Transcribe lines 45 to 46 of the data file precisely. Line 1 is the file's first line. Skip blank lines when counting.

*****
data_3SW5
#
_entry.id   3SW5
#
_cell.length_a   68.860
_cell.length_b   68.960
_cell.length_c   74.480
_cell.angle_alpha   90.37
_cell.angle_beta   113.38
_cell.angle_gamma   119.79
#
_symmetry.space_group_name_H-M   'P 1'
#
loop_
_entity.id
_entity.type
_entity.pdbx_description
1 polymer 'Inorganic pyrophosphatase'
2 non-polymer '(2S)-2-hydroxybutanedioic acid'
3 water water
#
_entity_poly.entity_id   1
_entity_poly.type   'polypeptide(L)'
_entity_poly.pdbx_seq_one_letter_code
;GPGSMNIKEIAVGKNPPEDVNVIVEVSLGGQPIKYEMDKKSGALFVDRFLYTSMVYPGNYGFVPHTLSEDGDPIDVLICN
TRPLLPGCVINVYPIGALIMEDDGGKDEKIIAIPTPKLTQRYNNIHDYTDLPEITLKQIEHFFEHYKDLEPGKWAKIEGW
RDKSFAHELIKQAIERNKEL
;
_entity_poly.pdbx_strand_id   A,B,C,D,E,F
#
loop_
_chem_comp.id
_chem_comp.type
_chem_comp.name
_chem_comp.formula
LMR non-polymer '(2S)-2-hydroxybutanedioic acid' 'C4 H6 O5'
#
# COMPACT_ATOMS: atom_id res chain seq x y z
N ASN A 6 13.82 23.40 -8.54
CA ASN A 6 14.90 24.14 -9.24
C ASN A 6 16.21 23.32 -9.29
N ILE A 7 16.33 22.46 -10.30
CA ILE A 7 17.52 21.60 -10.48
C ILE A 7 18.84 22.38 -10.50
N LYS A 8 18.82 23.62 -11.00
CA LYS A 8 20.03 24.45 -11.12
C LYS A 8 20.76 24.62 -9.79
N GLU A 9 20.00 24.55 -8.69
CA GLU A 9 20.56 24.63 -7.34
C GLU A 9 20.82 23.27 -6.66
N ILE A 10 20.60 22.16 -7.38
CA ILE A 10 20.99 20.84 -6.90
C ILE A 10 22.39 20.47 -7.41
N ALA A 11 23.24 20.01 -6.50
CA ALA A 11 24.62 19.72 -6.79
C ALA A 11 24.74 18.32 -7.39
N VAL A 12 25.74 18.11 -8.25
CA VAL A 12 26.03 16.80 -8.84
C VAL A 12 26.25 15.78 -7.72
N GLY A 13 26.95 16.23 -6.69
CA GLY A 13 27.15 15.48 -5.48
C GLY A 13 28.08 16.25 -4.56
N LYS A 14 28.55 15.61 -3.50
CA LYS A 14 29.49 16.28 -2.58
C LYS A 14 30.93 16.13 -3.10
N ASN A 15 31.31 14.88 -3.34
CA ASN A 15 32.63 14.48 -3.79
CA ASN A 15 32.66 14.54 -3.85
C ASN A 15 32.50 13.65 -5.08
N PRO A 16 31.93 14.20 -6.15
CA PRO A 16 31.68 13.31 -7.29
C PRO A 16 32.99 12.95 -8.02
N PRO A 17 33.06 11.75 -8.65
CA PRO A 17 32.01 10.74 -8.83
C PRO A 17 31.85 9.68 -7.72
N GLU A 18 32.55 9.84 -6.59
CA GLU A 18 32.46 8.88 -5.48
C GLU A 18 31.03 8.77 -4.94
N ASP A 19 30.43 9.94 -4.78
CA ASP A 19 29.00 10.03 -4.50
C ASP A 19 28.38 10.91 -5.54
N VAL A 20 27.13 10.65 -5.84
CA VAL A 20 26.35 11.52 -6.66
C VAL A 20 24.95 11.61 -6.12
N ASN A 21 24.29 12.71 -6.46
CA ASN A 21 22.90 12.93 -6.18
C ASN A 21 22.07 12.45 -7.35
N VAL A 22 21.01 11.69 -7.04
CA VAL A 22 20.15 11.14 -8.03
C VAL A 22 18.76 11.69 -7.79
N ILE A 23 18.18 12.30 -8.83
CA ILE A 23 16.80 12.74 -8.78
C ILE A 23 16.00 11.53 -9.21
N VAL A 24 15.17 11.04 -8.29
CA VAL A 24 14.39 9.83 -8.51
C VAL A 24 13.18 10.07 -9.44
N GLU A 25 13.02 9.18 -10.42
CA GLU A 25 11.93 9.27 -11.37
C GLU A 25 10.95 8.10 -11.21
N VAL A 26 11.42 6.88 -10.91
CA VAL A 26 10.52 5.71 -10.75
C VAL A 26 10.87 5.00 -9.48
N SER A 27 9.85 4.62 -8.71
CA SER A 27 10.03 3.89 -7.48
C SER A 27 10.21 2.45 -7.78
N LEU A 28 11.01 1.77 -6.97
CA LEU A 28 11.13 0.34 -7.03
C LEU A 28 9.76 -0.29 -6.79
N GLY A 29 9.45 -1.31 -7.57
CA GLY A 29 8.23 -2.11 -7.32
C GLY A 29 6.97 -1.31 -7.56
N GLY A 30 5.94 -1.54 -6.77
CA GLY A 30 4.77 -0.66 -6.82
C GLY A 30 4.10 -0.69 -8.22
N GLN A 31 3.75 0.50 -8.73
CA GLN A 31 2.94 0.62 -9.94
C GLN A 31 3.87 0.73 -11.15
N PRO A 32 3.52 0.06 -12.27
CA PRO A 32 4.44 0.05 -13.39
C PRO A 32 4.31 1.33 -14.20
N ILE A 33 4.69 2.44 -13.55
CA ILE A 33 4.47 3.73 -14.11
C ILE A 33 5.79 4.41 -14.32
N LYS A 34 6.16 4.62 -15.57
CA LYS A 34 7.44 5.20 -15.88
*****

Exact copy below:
N LYS A 8 18.82 23.62 -11.00
CA LYS A 8 20.03 24.45 -11.12